Eurozone: Springing into recovery
Europe is getting back on track. The unclogging of the banking sector marked the turning point for Europe last year, but combined with falling oil prices and quantitative easing, the economy is outperforming expectations.
Meanwhile, Greece is nowhere nearer to agreeing the terms of its next bailout, raising the likelihood of a forced exit from the eurozone.
Despite this, peripheral markets have seen little contagion. We ultimately expect an agreement to be reached, but see limited market impact if Greece decides to go it alone.
European recovery – take two
After a miserable 2014, the eurozone is finding its feet once again with macroeconomic data surprising consistently to the upside.
We believe the turning point for Europe was the end of the asset quality review (AQR) last year. With banks no longer focusing on building up capital reserves in anticipation of the review, the sector has resumed normal lending activity and we expect this to continue to build this year.
Further support for the economy has been found in the lower oil price which has helped lift disposable income and boosted spending elsewhere in the economy.
Room for optimism
We see a further two reasons for optimism about growth.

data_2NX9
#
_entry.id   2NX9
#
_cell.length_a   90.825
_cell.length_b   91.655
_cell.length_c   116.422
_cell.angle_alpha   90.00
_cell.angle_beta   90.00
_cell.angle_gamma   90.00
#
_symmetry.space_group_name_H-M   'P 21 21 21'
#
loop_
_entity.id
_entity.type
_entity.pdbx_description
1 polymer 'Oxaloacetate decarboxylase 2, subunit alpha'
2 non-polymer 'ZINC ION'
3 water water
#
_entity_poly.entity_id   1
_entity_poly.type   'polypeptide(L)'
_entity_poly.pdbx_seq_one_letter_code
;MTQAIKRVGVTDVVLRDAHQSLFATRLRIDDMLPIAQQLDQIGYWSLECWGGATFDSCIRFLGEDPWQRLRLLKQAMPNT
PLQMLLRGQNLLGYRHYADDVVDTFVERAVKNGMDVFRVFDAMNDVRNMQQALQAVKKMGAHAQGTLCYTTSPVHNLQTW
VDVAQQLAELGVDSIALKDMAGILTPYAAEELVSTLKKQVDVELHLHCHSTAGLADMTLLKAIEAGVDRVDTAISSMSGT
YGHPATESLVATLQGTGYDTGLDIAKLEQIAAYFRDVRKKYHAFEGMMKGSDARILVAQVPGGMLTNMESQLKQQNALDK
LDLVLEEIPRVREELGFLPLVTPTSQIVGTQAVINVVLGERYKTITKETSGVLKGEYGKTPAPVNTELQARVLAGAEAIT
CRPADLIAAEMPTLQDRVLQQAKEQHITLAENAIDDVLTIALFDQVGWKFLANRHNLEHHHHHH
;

Firstly, the weaker euro should increase demand for eurozone exports (as these become cheaper in local currency terms in foreign countries) and reduce demand for imports (as imports become more expensive in euro terms compared to domestically-produced goods).
The improvement in net trade will not be noticeable at first, but should begin to contribute to growth over the coming years.
Secondly, as firms become more confident about the sustainability of the recovery, they will begin to rebuild inventories which could contribute 0.25%-0.5% to GDP over the coming four to six quarters.
Greece saga rumbles on
Greece is still no nearer to its next bailout agreement and the economy is facing increasing pressure on multiple fronts: tax revenues have collapsed, and households and corporates are withdrawing savings at a considerable pace.
Although the likelihood of a Greek exit from the monetary union has risen, our central view remains that Greece will remain in the eurozone, either through a change in government or an eventual capitulation to the demands of the Troika (which comprises the European Union, European Central Bank and International Monetary Fund).
We expect additional volatility in European equity and bond markets in the next month or two. However, we ultimately expect a deal to be reached, and failing that, contagion to other peripheral markets to be limited.